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From the Little Lehgh Fly Shop archives. I wish I was young enough to update it!

The Pohopoco

(Big Creek)

The Pohopoco first caught my interest years ago when I was a banker.

I was doing business well upstream at a place the stream passes through

private property. Big Lakers were stacked up like cordwood on that October


When I want to learn about a stream I go to Charlie Meck's book, (Remember

Charlie from the Trico Brunch?) or the book by Dwight Landis. But the

Pennsylvania stream authority I respect the most is Don Douple. I've fished

with many flyfishing legends. Don takes a back seat to none of them. His

knowledge of Pennsylvania streams is nothing less than extraordinary. He is

also a wizard with a fly rod. If you want to learn about trout, listen to

Don whenever you have the opportunity. Don will be doing programs for the

shop this winter. He also appears at most Fly-fishing club meetings throughout

the northeast. If you have the chance to have him speak at your event, don't

miss him! Most of the information in this articled was gleaned from Don's

fertile mind.

The Pohopoco begins near Merwinsburg. The portion between Merwinsburg and

Effort holds wild Browns and Brookies. Their is thick Rododendron and some

posted areas.

The stretch between Effort and Gilbert is about 20 feet wide. It is small

and brushy with lots of weeds and some posting. This area holds wild Browns

as well as some Brooks and Bows. Springs in the Gilbert area provide

cold water.

As the water flows to its confluence with Dotters Creek (near Kresgeville.)

it is slow, brushy and swampy with a soft bottom. Although difficult to wade,

the effort is worthwhile as this area holds some big Trout.

Don caught seven species of fish, on a fly, in one day here. (Browns, Rainbows, Largemouth Bass, Fallfish, Yellow Perch, Sunfish and Brook Trout.)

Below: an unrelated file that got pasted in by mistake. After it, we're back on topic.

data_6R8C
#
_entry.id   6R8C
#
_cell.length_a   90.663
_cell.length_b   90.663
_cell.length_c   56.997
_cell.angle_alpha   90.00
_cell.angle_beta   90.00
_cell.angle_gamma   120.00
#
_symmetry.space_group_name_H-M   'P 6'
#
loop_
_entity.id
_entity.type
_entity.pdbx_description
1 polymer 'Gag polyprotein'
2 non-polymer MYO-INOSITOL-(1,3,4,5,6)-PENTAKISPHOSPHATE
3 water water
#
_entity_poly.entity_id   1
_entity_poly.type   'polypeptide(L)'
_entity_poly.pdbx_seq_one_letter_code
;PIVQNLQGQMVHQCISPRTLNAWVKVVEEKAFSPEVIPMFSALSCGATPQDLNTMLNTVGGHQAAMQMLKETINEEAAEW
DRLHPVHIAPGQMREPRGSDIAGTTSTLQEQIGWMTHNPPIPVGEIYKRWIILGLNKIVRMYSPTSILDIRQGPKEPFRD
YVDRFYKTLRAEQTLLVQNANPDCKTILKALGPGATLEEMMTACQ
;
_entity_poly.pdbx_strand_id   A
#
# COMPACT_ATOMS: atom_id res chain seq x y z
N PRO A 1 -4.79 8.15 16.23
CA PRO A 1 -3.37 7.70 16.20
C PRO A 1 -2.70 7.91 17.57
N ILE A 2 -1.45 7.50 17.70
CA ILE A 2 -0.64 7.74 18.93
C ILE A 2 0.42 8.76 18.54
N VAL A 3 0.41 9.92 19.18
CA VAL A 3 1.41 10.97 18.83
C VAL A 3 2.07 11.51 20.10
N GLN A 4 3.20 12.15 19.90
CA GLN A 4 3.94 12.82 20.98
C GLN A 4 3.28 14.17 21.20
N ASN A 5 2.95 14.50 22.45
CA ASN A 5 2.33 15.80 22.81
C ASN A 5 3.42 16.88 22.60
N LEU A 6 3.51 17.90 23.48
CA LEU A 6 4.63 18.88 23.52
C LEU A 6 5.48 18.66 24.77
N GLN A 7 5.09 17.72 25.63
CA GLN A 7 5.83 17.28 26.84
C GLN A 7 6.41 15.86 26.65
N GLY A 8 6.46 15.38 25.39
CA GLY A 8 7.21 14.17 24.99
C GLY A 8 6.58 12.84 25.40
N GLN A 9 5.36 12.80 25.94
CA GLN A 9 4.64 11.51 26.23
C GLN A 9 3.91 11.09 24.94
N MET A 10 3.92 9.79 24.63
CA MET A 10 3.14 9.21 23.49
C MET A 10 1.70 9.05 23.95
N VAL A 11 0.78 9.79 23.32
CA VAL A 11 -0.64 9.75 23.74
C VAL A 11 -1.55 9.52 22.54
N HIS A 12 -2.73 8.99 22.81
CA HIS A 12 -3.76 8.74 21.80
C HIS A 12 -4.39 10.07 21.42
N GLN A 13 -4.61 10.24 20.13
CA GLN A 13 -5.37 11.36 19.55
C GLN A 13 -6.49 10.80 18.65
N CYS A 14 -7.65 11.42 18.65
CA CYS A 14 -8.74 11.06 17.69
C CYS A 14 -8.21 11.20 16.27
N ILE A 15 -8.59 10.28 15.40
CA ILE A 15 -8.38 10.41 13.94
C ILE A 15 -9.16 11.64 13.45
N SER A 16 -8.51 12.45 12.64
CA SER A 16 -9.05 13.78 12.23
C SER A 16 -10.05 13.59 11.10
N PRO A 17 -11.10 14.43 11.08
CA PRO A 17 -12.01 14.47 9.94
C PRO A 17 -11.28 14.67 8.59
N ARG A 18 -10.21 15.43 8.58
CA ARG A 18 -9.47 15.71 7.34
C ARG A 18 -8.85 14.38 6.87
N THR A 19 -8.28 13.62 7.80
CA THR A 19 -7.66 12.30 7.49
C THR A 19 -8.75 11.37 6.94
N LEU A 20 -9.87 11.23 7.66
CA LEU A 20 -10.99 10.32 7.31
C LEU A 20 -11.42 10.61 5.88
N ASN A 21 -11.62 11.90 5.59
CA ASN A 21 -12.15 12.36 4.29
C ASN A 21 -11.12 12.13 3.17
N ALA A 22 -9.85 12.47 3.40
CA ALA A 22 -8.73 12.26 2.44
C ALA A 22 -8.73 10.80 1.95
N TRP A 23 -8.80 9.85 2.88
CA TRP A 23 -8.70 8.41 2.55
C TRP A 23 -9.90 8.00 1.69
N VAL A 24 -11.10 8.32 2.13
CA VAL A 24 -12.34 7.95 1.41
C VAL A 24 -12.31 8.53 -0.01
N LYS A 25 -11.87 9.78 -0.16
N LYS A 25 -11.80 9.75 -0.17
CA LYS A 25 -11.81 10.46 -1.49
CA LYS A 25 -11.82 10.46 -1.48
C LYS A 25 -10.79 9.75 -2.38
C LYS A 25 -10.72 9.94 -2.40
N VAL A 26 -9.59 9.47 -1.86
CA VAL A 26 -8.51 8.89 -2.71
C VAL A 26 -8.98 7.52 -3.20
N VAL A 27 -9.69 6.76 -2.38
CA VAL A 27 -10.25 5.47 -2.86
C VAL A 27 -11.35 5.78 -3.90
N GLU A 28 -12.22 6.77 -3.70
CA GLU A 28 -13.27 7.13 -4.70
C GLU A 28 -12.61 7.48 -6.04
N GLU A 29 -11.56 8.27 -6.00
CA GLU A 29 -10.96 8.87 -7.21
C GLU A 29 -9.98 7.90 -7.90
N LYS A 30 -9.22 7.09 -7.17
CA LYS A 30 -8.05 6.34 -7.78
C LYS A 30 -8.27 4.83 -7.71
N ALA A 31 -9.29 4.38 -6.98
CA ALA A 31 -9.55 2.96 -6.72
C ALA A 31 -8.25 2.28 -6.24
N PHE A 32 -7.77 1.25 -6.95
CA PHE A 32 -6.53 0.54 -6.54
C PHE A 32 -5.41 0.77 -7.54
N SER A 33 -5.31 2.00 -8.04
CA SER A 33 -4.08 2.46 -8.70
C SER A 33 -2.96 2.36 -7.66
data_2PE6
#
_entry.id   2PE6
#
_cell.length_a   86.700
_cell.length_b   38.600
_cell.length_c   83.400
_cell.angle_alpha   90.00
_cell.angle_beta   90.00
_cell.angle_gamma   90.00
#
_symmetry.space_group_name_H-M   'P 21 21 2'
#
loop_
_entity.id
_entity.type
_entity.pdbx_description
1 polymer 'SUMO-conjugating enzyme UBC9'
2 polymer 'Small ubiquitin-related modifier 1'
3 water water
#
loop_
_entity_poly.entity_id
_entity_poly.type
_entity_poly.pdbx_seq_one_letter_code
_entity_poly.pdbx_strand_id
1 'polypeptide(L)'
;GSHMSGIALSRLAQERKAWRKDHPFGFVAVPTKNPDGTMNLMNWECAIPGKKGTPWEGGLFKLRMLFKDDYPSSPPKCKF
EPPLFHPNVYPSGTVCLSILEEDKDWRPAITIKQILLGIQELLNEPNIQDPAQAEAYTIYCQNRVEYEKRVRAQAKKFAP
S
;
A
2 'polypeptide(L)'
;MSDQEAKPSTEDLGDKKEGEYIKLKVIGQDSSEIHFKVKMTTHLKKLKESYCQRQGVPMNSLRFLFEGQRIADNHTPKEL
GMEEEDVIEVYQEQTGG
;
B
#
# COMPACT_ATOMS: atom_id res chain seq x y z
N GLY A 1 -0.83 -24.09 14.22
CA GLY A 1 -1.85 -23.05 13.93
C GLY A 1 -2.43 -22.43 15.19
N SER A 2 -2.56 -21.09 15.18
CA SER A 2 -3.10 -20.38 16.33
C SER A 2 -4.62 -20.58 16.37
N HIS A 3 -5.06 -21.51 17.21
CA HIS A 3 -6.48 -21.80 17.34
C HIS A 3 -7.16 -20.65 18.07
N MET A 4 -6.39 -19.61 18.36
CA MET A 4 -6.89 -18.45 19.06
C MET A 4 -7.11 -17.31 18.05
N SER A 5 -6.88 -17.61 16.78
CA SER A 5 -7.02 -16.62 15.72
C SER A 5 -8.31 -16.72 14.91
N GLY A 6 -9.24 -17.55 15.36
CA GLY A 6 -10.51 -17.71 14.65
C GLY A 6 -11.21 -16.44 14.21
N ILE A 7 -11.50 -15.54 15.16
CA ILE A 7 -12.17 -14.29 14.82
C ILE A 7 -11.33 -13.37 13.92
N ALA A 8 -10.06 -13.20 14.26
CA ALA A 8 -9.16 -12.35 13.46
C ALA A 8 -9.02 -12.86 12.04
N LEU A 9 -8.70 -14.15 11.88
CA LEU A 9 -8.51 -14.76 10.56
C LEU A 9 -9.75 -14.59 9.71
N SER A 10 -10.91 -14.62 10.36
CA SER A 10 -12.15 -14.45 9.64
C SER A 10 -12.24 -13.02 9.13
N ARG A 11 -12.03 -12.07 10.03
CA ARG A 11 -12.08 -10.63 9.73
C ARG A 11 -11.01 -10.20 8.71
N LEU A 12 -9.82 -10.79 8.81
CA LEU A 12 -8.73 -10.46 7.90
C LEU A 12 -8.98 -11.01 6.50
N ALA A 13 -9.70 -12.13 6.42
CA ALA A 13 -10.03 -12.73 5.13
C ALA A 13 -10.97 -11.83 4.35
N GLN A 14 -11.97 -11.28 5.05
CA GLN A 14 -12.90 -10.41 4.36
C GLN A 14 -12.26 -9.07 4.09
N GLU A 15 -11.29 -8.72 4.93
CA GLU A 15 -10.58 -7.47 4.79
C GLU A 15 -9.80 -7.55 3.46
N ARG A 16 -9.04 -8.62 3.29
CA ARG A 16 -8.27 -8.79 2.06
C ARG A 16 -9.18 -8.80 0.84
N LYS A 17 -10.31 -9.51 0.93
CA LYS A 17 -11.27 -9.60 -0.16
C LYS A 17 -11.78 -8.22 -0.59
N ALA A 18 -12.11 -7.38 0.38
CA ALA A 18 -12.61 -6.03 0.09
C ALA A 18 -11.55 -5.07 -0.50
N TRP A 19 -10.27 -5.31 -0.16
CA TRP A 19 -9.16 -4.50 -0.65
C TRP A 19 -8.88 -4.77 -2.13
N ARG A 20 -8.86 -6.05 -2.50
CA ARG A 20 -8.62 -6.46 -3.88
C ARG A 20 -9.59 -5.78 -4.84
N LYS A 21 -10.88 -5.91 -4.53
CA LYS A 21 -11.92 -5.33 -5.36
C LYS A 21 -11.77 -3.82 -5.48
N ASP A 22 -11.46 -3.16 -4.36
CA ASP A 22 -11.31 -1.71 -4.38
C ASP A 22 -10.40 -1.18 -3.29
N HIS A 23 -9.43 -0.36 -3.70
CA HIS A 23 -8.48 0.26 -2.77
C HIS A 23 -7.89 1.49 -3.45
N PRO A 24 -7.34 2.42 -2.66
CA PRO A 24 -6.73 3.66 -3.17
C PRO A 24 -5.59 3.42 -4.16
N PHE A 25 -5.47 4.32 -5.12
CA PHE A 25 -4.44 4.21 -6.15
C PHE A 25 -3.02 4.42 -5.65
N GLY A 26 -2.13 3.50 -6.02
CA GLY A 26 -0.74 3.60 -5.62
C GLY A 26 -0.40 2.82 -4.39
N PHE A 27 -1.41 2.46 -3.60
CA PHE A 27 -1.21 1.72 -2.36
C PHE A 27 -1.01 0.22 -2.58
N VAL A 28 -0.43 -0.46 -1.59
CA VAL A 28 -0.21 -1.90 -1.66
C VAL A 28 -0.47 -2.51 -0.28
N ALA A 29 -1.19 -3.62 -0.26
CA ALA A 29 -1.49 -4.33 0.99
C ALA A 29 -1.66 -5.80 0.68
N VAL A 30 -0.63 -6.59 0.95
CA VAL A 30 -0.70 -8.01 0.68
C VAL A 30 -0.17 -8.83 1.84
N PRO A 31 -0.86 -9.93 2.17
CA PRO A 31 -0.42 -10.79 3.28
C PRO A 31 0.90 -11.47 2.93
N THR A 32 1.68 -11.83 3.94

In the the Gilbert area, the stream is about 20 feet wide From it's

confluence with Dotters to the Beltzville dam the stream isn't

stocked by the Pennsylvania Fish and Boat Commission, due to the outstanding

wild trout population. There is scattered posting and limited parking.

The stream consists of riffles, runs and pools.

Jack Reichelderfer, one of my favorite storytellers, (he was featured at the Trico Brunch)

tells me of 9 pound Browns in in the lake, but the lake should be the subject

of it's own article.

Between the Beltzville Dam and the dam at Parryville the stream is mostly

open with some posting. There are wild Browns here. Some are large but

most are 10 inchers. This stretch is also stocked by the PF&BC. In addition,

if there is a major flood, the commercial hatchery's lose trout to Big

Creek. There is very little parking here except for the area of the turnpike

and below the dam. Be prepared to walk!

From Parryville dam upstream to Route 209 at the turnpike the stream is


Many folks fish the area from the dam at Parryville to the confluence with

the Lehigh River for the wild Browns and fish from the Lehigh River (stocked

by the Lehigh River Stocking Associatiion.) that enter the river to take

advantage of the cooler water in the summer and warmer water in the winter.

This phenominon occurs thanks to the bottom release feature of Beltzville

Dam. This stretch is fishable in winter and open during the extended season.

Main hatches are:

Hendricksons in April

Caddis in May

Isonycia (Slate Drakes) throughout the summer.

Give Big Creek a try. You'll like it!

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